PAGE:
If one way of ruling had to be demolished by the end of the series, then the finale also had the duty to explain what the new system of rulers would be like. It's basically very similar to the way that things have always been done. So many great houses have fallen over the course of this series. Following Daenerys' death though, it presents as the realm having had the time to rebuild enough in order to function as a civilized society once more. It's disorienting because it plays as everyone still just blindly following the rules they have long accepted for Westeros. Sam is laughed at for even suggesting that having a vote amongst all of the people should be how the next ruler is decided. The lords and ladies making these decisions care for their people but don't see them as having the strength and wisdom to make an informed choice like that. As such, it's ultimately up to the people assembled to decide. Of course, all of this is framed as Tyrion basically just explaining to them how the world should work. The line of succession will be destroyed. Instead, the lords and ladies will gather to decide on the next ruler after the previous one has died. But more importantly, the show has to give an answer as to who rules over Westeros at the conclusion of the series. Tyrion says that it should be the person with the best story to tell. That way the people can actually grapple with the realities of this ever-changing world. But the debate should certainly be had about who actually has the most compelling story. Tyrion suggests that it is Bran simply because he is the Three-Eyed Raven and can see literally everything. That just proves that he has more knowledge than anyone else and has collected the most stories throughout the world. It's just a little lame for the show to have always said that Bran never wanted to be a ruler only for him to change his mind the moment that Tyrion suggests it. Tyrion bonded with him simply because he wanted to hear Bran's story before the Battle of Winterfell. That was apparently enough. It means Westeros has a functional government once more. It's just odd to see who then becomes a power player in that world. Tyrion once again finds himself as the Hand of the King. He maintains that power despite backing Daenerys until she slaughtered a million people. His imprisonment appears to be enough to satisfy any concerns that he doesn't pay for his past actions. He loses everyone he cares about as well. But he still informs the world on exactly what's going to happen next. But it's also just silly that Sam reveals a book titled "A Song of Ice and Fire" while Bronn is Master of Coin. Moreover, Bran is much more interested in trying to find where the dragon flew off to than actually dealing with the realities of earning the people's trust and rebuilding the city. As such, he too may be seen as an ineffective ruler. But it at least brings a sense of normalcy back to the kingdom after so many years of death and despair.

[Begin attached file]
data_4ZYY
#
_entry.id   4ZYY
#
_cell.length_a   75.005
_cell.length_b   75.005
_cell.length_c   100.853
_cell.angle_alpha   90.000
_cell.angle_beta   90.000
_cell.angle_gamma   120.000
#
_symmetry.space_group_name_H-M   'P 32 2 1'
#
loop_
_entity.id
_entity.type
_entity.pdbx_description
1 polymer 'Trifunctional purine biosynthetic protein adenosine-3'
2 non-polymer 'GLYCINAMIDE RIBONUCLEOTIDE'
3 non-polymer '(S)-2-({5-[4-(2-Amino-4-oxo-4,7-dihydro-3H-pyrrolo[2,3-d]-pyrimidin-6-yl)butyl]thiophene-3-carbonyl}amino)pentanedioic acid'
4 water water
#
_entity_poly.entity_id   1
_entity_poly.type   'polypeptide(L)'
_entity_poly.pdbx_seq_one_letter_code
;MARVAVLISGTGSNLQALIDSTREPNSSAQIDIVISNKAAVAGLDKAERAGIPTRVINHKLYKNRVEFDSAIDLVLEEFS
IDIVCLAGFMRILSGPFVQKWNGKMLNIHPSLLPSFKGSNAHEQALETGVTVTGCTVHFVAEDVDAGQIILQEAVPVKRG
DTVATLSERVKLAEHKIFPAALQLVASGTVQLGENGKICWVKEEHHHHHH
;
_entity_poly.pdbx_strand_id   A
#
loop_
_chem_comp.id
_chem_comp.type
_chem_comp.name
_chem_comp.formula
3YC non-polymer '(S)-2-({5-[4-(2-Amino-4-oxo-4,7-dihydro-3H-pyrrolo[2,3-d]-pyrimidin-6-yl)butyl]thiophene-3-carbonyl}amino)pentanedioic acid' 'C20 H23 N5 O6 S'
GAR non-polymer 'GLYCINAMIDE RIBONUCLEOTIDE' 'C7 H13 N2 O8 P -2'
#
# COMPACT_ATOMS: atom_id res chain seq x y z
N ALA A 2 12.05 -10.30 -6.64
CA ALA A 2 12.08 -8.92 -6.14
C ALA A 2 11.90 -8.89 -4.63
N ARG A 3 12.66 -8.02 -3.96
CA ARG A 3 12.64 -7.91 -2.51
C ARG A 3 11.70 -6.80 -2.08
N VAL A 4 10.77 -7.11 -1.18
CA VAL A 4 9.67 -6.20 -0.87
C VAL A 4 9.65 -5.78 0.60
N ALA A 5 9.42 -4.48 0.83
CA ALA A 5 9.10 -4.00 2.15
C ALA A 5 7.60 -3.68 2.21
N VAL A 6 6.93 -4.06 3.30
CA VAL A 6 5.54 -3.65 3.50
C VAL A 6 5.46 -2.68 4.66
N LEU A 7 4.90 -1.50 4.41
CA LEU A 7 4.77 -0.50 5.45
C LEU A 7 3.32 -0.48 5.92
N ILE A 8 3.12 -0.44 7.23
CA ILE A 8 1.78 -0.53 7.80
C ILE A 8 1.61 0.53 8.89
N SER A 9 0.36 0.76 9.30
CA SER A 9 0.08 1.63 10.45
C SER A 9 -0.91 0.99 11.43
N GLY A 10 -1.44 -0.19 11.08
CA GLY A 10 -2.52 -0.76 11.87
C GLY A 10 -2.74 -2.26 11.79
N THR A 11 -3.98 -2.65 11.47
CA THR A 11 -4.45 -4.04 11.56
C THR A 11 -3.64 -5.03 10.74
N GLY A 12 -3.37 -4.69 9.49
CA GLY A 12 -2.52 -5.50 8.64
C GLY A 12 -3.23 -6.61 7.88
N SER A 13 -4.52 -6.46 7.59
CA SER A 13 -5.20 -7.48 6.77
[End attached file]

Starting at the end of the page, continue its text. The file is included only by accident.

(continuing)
And then, there is the actual fate of Jon Snow. He seems to be condemned to a life with the Night's Watch no matter what. That was his purpose in life when he was a bastard with no claim to anything. And it appeared to be his purpose in life when he was the rightful heir to the throne and everything in this world. That is ironic and tragic. It proves that Jon was always where he was suppose to be despite the secrecy of his true lineage. He never sought out power. He didn't want to be a ruler. He was forced into making a crucial decision about the fate of the world. And then, he is judged for it. This is the compromise the new rulers of the world make. Sure, it's odd that the Night's Watch still exists. There is no real reason for it to. It basically just explains that the seven kingdoms still treat the wildlings and those beyond the wall as mysterious outsiders who don't really belong in their society. That's certainly an odd position to take considering the show has really built up that society as a culture that should be valued just as much as all the other places on the continent. But again, this is a show that doesn't understand the horror of the optics that come from Daenerys and her army of Unsullied and Dothraki speaking in a foreign language and seemingly killing people who don't look like they do. The racial politics of this show have always been appalling. That continues to be the case in this finale. Instead of actually dealing with those concerns though, Grey Worm just leads the Unsullied to the Island of Naath so that he can see the future he could have had with Missandei. That may be where these soldiers belong because it's one of the places where they could have been taken as babies. However, the citizens of Naath will probably be terrified as well because these men act as soldiers and literally have no identity beyond that. Grey Worm understands that Jon must suffer for killing their queen. But his follow through isn't all that exciting or engaging either. It mostly just proves how the various characters return to their disparate corners of this world. Jon is condemned to a life beyond the wall but reunites with Tormund and Ghost. Brienne writes in the final entries of Jaime's story as a knight. That moment is a little frustrating because it appears her entire story this season was about him and his needs. It would have been just as powerful to see her start her own entry in that book instead of knowing once again that Jaime proudly stood by his queen. And finally, Sansa stands strong in the North's independence and is crowned Queen herself. That is a powerful image because she already commends so much respect. That's what always made her a contender for the throne and potential ruler of the realm. Instead, her brother takes that title while she continues to lord over the place she has called home for awhile now. Meanwhile, Arya is off to explore parts unknown. Despite the existence of dragons and so many cultures, this world is still small. She wants to see what else is out there after learning so much from her travels. But that also appears to be the grand lesson the show took from her character arc across the series. She went from place to place never quite finding a place to land despite having major and loving relationships while picking up new skills along the way. It's nice to see some of these happy endings. And yet, the overall feeling of this finale is mostly just meh.